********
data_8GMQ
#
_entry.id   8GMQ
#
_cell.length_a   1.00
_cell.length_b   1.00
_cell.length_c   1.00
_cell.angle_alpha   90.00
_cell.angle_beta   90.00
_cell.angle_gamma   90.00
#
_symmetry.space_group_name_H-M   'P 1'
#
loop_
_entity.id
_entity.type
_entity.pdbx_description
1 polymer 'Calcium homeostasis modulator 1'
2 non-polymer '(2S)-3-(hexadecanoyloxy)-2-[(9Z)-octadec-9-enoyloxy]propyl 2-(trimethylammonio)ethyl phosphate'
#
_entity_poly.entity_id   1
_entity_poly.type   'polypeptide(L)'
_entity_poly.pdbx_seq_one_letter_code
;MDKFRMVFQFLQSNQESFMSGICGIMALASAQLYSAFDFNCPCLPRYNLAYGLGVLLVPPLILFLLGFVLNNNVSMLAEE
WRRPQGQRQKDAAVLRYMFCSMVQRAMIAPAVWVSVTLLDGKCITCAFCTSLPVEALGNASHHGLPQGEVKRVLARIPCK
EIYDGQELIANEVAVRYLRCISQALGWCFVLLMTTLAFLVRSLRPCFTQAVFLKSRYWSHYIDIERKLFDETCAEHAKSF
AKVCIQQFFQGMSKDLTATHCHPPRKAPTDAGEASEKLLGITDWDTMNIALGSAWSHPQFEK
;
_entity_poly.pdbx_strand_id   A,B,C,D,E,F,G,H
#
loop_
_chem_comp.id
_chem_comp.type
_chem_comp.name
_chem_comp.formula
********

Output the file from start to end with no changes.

data_8GMQ
#
_entry.id   8GMQ
#
_cell.length_a   1.00
_cell.length_b   1.00
_cell.length_c   1.00
_cell.angle_alpha   90.00
_cell.angle_beta   90.00
_cell.angle_gamma   90.00
#
_symmetry.space_group_name_H-M   'P 1'
#
loop_
_entity.id
_entity.type
_entity.pdbx_description
1 polymer 'Calcium homeostasis modulator 1'
2 non-polymer '(2S)-3-(hexadecanoyloxy)-2-[(9Z)-octadec-9-enoyloxy]propyl 2-(trimethylammonio)ethyl phosphate'
#
_entity_poly.entity_id   1
_entity_poly.type   'polypeptide(L)'
_entity_poly.pdbx_seq_one_letter_code
;MDKFRMVFQFLQSNQESFMSGICGIMALASAQLYSAFDFNCPCLPRYNLAYGLGVLLVPPLILFLLGFVLNNNVSMLAEE
WRRPQGQRQKDAAVLRYMFCSMVQRAMIAPAVWVSVTLLDGKCITCAFCTSLPVEALGNASHHGLPQGEVKRVLARIPCK
EIYDGQELIANEVAVRYLRCISQALGWCFVLLMTTLAFLVRSLRPCFTQAVFLKSRYWSHYIDIERKLFDETCAEHAKSF
AKVCIQQFFQGMSKDLTATHCHPPRKAPTDAGEASEKLLGITDWDTMNIALGSAWSHPQFEK
;
_entity_poly.pdbx_strand_id   A,B,C,D,E,F,G,H
#
loop_
_chem_comp.id
_chem_comp.type
_chem_comp.name
_chem_comp.formula